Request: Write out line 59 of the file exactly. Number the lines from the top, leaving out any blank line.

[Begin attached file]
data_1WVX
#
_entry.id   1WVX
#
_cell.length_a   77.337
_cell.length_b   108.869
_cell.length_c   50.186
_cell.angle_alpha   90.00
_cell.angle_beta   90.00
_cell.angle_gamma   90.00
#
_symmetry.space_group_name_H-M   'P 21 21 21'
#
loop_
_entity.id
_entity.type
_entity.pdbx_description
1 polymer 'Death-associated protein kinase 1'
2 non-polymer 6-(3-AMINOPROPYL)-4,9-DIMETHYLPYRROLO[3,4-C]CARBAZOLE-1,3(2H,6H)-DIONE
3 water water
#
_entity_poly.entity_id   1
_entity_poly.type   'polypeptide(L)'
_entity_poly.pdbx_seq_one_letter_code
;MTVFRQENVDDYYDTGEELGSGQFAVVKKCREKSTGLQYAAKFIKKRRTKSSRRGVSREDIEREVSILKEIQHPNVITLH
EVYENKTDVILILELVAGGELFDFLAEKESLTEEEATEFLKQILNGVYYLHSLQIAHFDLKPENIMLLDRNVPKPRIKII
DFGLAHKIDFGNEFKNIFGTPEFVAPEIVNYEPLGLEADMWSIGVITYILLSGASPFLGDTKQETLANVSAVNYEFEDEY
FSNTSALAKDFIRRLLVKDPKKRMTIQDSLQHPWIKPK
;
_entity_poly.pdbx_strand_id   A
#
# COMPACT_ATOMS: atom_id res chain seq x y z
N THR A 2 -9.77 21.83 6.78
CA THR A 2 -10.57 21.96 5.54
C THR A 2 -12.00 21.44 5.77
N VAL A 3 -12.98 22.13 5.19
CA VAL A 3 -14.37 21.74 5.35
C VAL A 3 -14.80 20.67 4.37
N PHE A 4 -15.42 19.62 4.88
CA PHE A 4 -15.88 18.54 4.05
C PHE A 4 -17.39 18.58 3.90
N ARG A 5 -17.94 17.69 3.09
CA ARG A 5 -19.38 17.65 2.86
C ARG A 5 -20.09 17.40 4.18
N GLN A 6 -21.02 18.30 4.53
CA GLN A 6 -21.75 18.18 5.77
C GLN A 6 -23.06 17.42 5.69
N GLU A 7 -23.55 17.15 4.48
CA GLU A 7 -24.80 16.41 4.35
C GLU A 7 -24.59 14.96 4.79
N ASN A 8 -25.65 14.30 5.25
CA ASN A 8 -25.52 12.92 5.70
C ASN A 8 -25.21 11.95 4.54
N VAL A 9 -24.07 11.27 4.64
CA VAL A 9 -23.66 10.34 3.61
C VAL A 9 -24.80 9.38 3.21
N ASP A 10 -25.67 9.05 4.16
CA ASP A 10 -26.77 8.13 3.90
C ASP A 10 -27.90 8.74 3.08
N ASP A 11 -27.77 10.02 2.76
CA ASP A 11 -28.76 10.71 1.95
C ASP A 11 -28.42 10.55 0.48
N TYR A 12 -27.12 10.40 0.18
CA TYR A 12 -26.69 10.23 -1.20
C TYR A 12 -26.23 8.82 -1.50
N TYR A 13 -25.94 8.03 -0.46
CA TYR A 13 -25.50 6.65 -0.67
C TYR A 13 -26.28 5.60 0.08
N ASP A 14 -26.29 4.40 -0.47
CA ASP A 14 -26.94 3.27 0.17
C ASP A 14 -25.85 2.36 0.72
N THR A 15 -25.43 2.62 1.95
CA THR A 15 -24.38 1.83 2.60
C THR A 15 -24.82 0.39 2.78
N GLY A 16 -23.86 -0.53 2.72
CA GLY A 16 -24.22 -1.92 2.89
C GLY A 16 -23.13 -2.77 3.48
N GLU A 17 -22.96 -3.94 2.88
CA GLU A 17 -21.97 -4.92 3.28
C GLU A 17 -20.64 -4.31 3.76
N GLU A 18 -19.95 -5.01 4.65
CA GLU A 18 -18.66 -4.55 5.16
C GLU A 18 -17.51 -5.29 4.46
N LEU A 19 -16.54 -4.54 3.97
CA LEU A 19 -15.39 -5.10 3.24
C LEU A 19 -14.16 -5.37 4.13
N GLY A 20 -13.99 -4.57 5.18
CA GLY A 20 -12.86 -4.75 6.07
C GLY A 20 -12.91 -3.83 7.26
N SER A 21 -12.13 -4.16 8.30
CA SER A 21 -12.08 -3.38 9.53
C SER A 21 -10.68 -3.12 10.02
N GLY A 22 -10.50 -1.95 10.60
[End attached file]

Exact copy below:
C ASP A 10 -27.90 8.74 3.08